Chimera Song Mosaic
Monday, September 25, 2006
Even the contributor's list is exciting to read, for some reason. There are comments by the author at the end of each poem, but don't spoil it by reading those first. (There's no big conclusions offered at the end, but just please don't spoil it. Or don't read those bits at all.) My one complaint about the site is that there aren't enough through-and-through links; what I mean by this is that the author's names don't link to their bios, etc. But don't let that stop you. Many of the contributors are editors at other journals, so this could be research too.
I was most excited by an actual diagrammatic poem by Patrick Lawler, author of A Drowning Man is Never Tall Enough. I mention this because I read this book when I was a freshman in college in a poetry workshop. I didn't like it, but I remember it being the first full poetry book I read. I couldn't find much in our library for the assignment, a critical review of a book of poetry. Our library wasn't very good. I remember being turned off poetry written by a live person for the next three years or so. Even though that doesn't seem like such a long time, how much have I changed!
Most of what I read now is written by a person who is still alive, most poems having been written by this person during the last five years. But the poem is DIAGRAM is nothing like that 1990 book. I wonder what I would have thought of contemporary poetry if I had read the poem back then. What I should do now is re-read the book, especially because I feel bad about saying that I didn't like it the first time around. (I know I'm not the only one who feels bad about not liking something. How many times have you attended a reading and bought the book, acting out of sympathy rather than real interest? I know it's ridiculous, but I always feel obligated to buy the book if I can afford it.)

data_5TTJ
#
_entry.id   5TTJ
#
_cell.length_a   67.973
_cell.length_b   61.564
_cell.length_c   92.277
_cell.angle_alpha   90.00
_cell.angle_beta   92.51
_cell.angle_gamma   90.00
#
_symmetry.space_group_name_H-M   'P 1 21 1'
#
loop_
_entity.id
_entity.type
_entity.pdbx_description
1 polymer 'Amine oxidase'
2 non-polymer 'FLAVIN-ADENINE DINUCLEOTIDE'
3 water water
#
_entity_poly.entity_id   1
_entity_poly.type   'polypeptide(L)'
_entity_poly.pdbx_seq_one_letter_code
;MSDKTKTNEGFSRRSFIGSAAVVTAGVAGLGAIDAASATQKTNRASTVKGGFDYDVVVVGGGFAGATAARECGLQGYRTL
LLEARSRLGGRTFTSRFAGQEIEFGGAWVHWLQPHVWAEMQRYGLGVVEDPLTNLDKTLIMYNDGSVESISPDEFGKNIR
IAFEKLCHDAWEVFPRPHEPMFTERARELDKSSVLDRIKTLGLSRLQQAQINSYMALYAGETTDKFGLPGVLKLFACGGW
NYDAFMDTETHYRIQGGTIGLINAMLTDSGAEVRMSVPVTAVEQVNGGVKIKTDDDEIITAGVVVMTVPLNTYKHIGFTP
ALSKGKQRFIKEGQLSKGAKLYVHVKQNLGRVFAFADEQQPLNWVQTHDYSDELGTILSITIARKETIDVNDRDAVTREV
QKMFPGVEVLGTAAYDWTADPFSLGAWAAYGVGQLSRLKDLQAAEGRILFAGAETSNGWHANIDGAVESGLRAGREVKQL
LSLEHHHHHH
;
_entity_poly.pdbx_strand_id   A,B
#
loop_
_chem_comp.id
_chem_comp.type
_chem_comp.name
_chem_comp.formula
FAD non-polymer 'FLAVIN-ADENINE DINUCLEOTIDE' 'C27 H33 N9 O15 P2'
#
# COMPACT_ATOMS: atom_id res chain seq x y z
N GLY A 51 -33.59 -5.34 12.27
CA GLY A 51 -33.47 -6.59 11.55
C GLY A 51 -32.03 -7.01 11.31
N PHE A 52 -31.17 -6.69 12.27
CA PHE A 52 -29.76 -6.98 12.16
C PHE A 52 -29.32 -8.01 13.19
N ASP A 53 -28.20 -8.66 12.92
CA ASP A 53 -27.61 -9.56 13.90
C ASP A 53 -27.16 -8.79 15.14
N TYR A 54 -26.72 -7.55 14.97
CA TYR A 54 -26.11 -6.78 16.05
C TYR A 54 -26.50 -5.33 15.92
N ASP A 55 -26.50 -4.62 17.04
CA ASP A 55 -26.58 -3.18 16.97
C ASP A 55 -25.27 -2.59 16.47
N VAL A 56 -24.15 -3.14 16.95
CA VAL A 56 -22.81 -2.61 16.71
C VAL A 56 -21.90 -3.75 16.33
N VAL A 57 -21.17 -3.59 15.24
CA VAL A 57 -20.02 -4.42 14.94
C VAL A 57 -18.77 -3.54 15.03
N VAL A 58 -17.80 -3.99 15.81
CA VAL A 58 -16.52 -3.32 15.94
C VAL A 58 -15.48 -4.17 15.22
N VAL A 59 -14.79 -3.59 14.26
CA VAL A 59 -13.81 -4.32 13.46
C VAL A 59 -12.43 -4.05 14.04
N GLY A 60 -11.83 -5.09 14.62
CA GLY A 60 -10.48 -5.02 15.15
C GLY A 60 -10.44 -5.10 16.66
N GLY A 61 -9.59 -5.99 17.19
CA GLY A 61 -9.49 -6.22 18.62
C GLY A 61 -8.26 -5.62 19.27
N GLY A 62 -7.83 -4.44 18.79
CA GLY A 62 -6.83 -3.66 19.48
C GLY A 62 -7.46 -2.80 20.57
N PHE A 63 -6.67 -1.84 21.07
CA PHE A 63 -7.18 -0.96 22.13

NEW TOPIC: I want to write about things people don't know much about. But then I realized that these things don't really exist, or if they did, I would not likely know much about them. Take some obscure fascination somebody might have, like with Samurai or 1930s American boxing. Quite a few people know a lot about those topics, even though most don't.
I'm interested in how people spend so much time studying things that they won't be tested on later, like the above examples. Besides the odd trivial pursuit question, the study of these peculiars has no end result. Like when I spent so much time as a teenager poring over fashion magazines, learning how to dress after Labor Day and which fork to use at a formal dinner, how to jump a velvet rope, the history of Cannes. When is this stuff going to come up? I would be more likely to use my Samurai training, say I get mugged in a dark parking lot. I'm not Paris Hilton, and I didn't just get discovered to be a princess, so I have a wealth of knowledge that is essentially useless to me in this life. I find this phenomenon, the "worthless" study of the uncommon, to be both frustrating and fascinating. So, the next time someone asks you the hit points of the common Lake Troll, think for a moment before you blurt out the answer, should it be on the tip of your tongue.
This blog feels more and more like a black hole, but I'm warming to it. Whereas in the past there was evidence of others trekking through here, now it seems there is just me. The likelihood of someone being linked here from another site seems, well, trivial. But perhaps that is just fine.